Verso, Allen & Unwin, Australia 1989, pp. vii + 228 $24.95. Paper.
The sweeping changes in the Soviet Union in the past few years describe a process of revolution affecting every part of society. Great revolutions are not precisely planned or arranged. Elemental forces repressed by the former regime are unleashed; there is constant flux and conflict of different interests; as problems are resolved in one area, difficulties mount in a dozen other places. In these conditions, with the violent option excluded, political leaders need the highest levels of political culture, clear perspectives and organisational skills. They have to learn much in the process of struggle.
Patrick Cockburn was Moscow correspondent for the English Financial Times from 1984 to 1988 – four years of these turbulent developments. The first part of his book provides an analysis of the whole period. Parts m to IV comprise a selection of his articles written over the four years. This structure makes for some unavoidable repetitions but these are less intrusive because of the immediacy, the life and the colour which the articles lend to the total picture of a rapidly changing society. Cockburn has travelled widely in the USSR and his articles cover a comprehensive range of subjects.
Cockburn is a perceptive observer with a realist approach uncluttered by the kind of prejudices which have led many Kremlinologists to get things wrong, most often by trying to explain change in the Soviet Union in terms of outworn Cold War stereotypes. On the historic CPSU Central Committee of October 211987 (Cockburn’s ‘The Fall of Yeltsin’) the inclusion of another aspect would make what has been termed the ‘Yeltsin affair’ more readily understandable. The sole function of this meeting was to consider, amend and endorse Gorbachev’s report which was to be presented to the gala anniversary meeting on November 2. A crucial section of that report proposed the opening of the locked doors of the Stalinist archives, the vital next stage of the revolution. Yeltsin’s intervention, charging many of the Central Committee members with sabotaging reform, could have placed that decisive next step in jeopardy. Gorbachev was right to stop Yeltsin at that point; he was wrong to join in the dismissal of Yeltsin at the Moscow Committee meeting of November 11. In the eyes of the Soviet Public this appeared a reversion to Stalinist methods.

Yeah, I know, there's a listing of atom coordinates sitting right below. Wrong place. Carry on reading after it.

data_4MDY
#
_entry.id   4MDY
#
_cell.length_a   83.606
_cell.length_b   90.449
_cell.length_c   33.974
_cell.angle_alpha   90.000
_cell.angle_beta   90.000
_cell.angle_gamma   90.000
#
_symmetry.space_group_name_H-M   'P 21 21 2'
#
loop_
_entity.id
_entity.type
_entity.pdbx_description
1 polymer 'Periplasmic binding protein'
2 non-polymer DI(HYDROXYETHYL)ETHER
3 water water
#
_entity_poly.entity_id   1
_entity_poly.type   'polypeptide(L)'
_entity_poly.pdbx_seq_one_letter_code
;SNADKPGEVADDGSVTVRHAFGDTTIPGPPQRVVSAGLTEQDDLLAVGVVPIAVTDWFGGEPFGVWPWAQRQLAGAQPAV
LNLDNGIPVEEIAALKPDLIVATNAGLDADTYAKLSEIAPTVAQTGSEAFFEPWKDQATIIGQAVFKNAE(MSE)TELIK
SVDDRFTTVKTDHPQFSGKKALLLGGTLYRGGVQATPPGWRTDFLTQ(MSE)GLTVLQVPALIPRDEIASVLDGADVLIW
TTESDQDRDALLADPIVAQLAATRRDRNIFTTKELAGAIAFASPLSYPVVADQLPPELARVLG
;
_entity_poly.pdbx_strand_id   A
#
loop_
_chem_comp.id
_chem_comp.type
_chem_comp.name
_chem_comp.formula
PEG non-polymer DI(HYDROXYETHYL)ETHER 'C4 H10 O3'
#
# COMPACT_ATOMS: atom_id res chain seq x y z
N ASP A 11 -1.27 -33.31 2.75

In the year following this report of Gorbachev there was a veritable flood of revelations and analyses of the Stalinist epoch in the mass media and in journals of history and politics. This marked a new and necessary stage – revolution from below began to join that from above.
The same year (1988) was marked by the emergence of unrest in the national republics. At its 19th conference, held that year, the Communist Party adopted a broad program of political reforms, initiating the rust democratic multi-candidate parliamentary elections. In many electorates where the apparatus excluded all but one (Stalinist) candidate the electors turned out in force and voted him down. Republican and local elections early in 1989 added to the momentum of the democratising process.
The prolonged and seemingly insoluble conflicts between national republics, and between the republics and the Union centre have served a useful purpose. They have revealed that the form of the present Soviet Union is a result of the imposition of Stalin’s notorious idea of autonomisation, autonomy without sovereignty.
Neither the 1936 constitutions, nor the constitutions of 1977, is a contractual document. They contain no reference to any contractual basis for the Union of the Republics. A new constitutional treaty will have to start with a clean sheet. It will need to clearly spell out the obligations defining the mutual relations between the republics themselves, and between the republican and the Union organs.
Labels and descriptions used in Soviet polemics can be misleading for others; many of those described as Left Radicals are for a capitalist way, and some who are described as Conservatives are for a humane democratic socialist society.
The final section of Getting Russia Wrong is dated August 1989 – just one year ago. In that short time enormous changes have taken place: six East European countries have thrown off their Stalinist regimes; most of the Soviet Republics have proclaimed their sovereignty, the Cold War has ended, the Soviet Union is having to pass through a deep crisis in two fundamental sectors – the economic and the constitutional. It appears that development in the USSR is now heading towards a climax near the end of this year in these two decisive areas. Will the outcome be a common market economy and a commonwealth of sovereign states? Those interested in following these developments will find in Patrick Cockburn’s book valuable background information and analysis.